How could this not feel special? Being selected to the Ironside roster had been a dream of mine ever since I started playing. Now, standing in that endzone, celebrating a national championship, wearing an Ironside jersey, all that crossed my mind was that I’d made the wrong decision.

2016 was the first year since 2009 that Boston sent two men’s teams to Nationals. In its ninth season, Ironside was winning its first title after making it to at least the semifinals in each year of the team’s existence. The other Boston squad, DiG, had just capped off an incredible, and largely unexpected, first season. After failing to earn a strength bid for the Northeast region, they managed to steal a spot in Rockford from Toronto GOAT.

DiG went to Nationals in year one. They made prequarters and came within a few points of knocking off perennial powerhouse Seattle Sockeye and advancing to the quarterfinals.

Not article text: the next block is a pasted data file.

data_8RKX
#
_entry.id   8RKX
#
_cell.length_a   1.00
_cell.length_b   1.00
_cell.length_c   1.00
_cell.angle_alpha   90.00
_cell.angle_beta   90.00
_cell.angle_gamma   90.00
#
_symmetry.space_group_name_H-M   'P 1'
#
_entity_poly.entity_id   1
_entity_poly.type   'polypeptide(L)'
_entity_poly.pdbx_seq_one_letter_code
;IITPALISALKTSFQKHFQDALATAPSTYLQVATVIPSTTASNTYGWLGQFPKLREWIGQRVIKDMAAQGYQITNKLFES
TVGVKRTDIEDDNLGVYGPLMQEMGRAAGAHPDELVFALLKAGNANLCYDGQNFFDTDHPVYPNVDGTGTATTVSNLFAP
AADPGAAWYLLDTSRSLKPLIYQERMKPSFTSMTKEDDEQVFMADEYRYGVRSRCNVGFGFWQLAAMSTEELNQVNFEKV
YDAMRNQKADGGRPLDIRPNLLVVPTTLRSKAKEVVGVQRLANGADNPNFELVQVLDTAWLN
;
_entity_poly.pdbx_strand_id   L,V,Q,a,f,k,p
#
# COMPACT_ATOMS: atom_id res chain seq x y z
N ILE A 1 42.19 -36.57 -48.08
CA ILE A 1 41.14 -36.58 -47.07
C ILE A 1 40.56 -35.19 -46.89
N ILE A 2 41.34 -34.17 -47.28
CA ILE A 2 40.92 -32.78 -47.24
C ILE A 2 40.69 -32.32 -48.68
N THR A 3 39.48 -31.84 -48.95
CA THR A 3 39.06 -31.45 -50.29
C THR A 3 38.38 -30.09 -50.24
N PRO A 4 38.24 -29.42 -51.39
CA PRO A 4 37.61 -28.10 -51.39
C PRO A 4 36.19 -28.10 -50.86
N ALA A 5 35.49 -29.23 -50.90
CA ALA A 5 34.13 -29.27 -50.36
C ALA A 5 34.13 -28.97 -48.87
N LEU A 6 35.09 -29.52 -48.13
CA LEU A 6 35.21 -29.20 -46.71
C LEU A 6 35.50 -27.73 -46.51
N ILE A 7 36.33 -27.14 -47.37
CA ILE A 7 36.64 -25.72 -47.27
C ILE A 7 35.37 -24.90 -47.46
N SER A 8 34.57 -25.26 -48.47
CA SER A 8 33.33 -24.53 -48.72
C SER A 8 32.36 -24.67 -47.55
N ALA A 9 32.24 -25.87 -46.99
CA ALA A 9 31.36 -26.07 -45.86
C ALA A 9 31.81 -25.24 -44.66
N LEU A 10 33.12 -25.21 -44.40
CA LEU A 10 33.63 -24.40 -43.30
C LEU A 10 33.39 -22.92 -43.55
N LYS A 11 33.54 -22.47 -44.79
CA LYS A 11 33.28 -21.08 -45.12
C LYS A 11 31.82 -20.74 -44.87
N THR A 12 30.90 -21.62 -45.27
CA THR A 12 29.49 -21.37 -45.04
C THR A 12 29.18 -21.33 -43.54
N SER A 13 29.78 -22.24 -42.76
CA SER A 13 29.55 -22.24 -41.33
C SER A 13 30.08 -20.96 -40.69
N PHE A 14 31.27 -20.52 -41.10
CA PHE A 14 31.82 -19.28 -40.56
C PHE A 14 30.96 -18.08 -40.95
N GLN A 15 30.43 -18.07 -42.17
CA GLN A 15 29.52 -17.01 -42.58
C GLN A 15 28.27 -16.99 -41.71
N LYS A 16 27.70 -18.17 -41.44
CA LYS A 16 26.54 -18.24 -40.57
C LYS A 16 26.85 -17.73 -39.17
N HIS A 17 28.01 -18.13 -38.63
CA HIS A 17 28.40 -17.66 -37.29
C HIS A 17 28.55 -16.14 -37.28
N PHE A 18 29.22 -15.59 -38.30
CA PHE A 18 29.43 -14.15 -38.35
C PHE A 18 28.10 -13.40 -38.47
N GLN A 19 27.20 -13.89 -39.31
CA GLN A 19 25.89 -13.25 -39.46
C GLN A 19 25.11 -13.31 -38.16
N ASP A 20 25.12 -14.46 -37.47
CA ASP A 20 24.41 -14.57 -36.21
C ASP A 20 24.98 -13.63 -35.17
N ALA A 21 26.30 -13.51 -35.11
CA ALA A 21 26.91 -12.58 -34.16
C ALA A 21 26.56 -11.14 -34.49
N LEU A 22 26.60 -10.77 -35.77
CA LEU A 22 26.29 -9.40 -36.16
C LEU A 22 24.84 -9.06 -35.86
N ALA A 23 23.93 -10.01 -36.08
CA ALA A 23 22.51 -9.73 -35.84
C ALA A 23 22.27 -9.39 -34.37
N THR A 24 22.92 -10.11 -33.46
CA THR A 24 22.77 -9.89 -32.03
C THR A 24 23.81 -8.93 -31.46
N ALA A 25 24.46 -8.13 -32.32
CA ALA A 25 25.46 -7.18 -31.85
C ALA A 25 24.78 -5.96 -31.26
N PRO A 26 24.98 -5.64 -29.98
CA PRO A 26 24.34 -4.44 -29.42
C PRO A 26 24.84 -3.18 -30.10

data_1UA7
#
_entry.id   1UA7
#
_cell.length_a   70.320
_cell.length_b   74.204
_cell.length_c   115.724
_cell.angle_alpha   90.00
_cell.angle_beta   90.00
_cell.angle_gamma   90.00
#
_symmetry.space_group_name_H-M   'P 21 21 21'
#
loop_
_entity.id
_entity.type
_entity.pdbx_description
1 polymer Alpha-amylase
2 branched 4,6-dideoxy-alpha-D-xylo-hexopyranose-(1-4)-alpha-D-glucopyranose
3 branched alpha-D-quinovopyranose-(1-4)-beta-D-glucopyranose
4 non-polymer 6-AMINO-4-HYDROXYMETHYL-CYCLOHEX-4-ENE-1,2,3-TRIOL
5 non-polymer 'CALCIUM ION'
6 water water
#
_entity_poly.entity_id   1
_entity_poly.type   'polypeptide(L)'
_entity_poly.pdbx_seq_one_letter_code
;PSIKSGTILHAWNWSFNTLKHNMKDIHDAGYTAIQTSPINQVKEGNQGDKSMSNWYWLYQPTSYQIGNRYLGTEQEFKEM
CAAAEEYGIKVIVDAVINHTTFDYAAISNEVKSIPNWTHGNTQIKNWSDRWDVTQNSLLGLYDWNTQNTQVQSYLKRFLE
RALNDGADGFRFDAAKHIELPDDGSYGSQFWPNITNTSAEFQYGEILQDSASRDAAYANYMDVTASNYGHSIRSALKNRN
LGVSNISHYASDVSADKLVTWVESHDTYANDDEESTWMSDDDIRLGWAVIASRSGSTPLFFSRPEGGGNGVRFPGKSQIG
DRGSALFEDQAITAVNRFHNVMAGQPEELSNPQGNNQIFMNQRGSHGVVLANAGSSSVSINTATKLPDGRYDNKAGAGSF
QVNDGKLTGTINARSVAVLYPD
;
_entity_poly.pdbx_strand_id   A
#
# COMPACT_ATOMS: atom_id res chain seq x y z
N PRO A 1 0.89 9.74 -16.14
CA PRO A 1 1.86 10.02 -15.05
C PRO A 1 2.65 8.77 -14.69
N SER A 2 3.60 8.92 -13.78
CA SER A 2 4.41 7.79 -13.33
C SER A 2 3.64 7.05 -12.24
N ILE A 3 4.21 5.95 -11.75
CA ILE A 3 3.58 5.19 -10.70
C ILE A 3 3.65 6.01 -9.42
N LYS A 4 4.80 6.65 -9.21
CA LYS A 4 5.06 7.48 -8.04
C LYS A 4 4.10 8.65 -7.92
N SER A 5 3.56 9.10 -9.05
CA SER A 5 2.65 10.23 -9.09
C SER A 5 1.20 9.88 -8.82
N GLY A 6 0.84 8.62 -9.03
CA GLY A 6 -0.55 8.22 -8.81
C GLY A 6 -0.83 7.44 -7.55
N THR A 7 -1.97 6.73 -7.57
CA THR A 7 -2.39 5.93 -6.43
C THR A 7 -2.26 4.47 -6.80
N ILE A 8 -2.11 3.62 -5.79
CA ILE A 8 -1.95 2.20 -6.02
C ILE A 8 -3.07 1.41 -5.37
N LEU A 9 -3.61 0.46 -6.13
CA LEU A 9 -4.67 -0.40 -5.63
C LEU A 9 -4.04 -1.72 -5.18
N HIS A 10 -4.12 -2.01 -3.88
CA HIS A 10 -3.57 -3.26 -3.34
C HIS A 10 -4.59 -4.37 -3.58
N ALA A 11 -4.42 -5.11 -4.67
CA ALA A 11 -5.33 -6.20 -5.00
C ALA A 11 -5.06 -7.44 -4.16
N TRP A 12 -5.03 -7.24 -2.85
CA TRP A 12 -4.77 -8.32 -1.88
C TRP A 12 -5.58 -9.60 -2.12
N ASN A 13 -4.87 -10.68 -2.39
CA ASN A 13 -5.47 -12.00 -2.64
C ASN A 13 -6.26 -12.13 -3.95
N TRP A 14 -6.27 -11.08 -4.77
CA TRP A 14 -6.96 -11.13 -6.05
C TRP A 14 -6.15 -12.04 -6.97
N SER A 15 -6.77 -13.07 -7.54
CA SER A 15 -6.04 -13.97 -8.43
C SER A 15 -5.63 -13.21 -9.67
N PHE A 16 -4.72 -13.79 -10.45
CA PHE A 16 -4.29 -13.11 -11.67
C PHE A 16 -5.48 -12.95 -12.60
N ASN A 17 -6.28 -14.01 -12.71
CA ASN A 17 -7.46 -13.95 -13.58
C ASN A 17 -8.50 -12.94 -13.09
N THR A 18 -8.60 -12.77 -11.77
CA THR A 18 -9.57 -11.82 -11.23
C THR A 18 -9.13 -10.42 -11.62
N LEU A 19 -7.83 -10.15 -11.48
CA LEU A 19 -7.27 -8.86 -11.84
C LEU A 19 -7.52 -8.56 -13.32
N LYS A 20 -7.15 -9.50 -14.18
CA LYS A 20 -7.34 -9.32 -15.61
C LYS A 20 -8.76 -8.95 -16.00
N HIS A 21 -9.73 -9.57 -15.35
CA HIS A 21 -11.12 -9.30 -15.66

Had I not been selfish, had I not taken the easy way out, I would have been on that brand new team that came so close to upsetting Sockeye. I helped start DiG.

The idea for a new elite men’s team in Boston started following the 2015 club season. Alex Dagley and I worked together to try and recruit players from the greater Boston area. Understandably, nobody would commit to an unknown quantity.

Feeling scared that DiG would turn into nothing, I tried out for Ironside for the third time while still building the new team. I had never made Ironside before and after being cut twice, I had resorted to creating a new team that, in my eyes, would be able to challenge Ironside. After the final Ironside tryout, I got the phone call telling me I had made the team. In a moment of panicked disbelief, I accepted the roster spot.